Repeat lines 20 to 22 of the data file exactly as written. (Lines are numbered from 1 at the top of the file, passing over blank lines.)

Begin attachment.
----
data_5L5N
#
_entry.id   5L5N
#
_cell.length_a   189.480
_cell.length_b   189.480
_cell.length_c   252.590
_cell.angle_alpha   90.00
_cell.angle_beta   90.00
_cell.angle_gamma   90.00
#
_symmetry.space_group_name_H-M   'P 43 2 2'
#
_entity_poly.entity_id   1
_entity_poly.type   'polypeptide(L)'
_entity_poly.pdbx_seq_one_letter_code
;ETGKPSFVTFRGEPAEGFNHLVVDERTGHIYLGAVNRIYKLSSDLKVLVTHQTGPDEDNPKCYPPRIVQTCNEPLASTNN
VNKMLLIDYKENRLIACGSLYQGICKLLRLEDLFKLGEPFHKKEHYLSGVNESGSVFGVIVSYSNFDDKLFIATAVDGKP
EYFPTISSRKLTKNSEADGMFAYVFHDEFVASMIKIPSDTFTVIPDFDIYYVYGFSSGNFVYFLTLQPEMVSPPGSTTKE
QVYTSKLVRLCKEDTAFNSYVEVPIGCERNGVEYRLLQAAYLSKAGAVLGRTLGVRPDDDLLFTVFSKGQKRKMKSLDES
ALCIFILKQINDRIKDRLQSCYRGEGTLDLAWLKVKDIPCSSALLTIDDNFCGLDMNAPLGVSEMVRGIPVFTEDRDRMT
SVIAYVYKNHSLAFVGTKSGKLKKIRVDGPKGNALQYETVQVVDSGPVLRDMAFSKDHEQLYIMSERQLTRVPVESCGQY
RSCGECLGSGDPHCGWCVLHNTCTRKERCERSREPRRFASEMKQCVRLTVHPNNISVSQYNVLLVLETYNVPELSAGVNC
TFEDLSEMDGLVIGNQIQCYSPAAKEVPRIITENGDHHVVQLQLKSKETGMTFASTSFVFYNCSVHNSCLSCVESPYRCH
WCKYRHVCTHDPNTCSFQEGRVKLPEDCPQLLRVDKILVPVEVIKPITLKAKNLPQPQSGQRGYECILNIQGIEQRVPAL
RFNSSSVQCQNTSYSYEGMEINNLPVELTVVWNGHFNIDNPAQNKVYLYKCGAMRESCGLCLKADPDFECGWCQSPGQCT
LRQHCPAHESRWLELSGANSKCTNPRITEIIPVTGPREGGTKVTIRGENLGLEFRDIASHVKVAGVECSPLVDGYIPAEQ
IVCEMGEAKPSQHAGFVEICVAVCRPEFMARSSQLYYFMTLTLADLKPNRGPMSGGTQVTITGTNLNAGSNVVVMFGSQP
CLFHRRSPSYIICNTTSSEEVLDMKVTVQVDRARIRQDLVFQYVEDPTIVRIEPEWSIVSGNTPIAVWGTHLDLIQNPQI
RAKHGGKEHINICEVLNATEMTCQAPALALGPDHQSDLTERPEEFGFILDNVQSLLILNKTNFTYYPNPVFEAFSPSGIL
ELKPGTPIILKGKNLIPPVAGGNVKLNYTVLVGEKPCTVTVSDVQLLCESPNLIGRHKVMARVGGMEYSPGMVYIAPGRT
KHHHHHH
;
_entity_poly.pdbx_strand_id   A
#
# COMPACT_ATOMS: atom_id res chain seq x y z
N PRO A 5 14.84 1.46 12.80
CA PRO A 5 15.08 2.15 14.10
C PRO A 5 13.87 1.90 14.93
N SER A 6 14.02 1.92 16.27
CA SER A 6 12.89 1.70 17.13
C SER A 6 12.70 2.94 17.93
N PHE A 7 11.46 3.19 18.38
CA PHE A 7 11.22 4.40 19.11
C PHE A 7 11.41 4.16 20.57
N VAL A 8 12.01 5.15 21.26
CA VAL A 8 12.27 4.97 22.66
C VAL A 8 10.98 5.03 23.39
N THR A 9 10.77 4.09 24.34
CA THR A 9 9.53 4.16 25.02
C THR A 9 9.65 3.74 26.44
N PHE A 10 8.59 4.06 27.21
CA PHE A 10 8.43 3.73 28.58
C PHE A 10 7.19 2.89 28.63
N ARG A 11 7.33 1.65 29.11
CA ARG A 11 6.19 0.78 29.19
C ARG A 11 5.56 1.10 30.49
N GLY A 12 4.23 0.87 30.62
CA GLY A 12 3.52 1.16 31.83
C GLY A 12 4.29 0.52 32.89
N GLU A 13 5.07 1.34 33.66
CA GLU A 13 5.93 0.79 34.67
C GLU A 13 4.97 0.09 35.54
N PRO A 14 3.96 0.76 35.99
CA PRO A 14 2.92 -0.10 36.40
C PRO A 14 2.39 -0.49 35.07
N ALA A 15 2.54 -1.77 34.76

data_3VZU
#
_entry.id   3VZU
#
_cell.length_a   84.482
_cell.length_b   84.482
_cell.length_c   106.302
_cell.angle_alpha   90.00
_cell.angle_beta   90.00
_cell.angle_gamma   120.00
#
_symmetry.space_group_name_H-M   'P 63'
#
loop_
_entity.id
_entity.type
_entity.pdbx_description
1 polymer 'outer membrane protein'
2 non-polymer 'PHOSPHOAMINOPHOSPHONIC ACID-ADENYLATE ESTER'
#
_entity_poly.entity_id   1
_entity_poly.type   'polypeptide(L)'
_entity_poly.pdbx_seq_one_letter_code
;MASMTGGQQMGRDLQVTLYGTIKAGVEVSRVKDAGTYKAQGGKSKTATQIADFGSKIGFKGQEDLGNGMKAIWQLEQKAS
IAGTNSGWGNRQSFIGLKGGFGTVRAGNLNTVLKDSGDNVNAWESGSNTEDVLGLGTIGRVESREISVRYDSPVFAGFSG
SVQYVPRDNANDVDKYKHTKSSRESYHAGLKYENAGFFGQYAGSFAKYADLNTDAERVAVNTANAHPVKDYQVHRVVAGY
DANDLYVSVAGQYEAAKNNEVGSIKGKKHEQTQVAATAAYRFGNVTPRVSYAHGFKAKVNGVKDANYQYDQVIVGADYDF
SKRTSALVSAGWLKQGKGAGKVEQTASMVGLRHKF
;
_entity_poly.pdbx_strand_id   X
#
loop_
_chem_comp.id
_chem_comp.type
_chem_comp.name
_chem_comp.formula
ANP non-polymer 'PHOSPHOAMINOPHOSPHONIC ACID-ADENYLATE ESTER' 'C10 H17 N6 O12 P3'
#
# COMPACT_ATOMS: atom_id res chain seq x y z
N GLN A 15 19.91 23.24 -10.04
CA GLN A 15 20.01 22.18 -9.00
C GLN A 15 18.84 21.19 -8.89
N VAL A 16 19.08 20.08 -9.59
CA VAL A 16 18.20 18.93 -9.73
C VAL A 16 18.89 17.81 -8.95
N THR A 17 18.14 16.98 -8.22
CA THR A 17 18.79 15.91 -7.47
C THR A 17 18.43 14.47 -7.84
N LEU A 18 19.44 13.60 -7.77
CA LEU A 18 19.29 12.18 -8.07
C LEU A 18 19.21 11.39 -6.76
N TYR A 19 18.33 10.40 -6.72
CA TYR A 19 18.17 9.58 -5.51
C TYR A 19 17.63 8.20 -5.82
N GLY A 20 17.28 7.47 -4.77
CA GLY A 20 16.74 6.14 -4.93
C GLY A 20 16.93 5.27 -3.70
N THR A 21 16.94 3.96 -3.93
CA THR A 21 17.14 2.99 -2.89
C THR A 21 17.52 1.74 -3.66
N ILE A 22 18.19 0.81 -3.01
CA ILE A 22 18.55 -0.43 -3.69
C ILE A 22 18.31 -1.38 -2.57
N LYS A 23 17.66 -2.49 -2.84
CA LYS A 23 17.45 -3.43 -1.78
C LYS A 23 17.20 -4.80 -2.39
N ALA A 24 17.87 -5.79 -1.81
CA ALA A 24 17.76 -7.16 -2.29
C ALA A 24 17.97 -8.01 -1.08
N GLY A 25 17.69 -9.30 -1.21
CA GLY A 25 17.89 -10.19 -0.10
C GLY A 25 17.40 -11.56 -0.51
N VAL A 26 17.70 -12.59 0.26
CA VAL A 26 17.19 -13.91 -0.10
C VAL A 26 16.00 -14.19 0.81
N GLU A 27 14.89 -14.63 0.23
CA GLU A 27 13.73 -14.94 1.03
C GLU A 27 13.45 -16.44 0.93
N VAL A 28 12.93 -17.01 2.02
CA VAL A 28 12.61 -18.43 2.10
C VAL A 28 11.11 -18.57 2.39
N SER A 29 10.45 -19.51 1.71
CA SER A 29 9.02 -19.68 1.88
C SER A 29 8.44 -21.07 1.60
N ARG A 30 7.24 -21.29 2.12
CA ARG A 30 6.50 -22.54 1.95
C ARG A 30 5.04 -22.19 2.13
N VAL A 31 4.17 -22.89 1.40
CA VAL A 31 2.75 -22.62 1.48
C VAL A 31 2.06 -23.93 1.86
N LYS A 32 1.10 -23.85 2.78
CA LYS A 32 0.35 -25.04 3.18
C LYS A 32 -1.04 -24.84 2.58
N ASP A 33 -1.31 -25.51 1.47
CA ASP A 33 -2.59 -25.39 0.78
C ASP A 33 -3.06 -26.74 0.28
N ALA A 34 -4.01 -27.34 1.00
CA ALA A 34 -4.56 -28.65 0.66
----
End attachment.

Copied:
QVYTSKLVRLCKEDTAFNSYVEVPIGCERNGVEYRLLQAAYLSKAGAVLGRTLGVRPDDDLLFTVFSKGQKRKMKSLDES
ALCIFILKQINDRIKDRLQSCYRGEGTLDLAWLKVKDIPCSSALLTIDDNFCGLDMNAPLGVSEMVRGIPVFTEDRDRMT
SVIAYVYKNHSLAFVGTKSGKLKKIRVDGPKGNALQYETVQVVDSGPVLRDMAFSKDHEQLYIMSERQLTRVPVESCGQY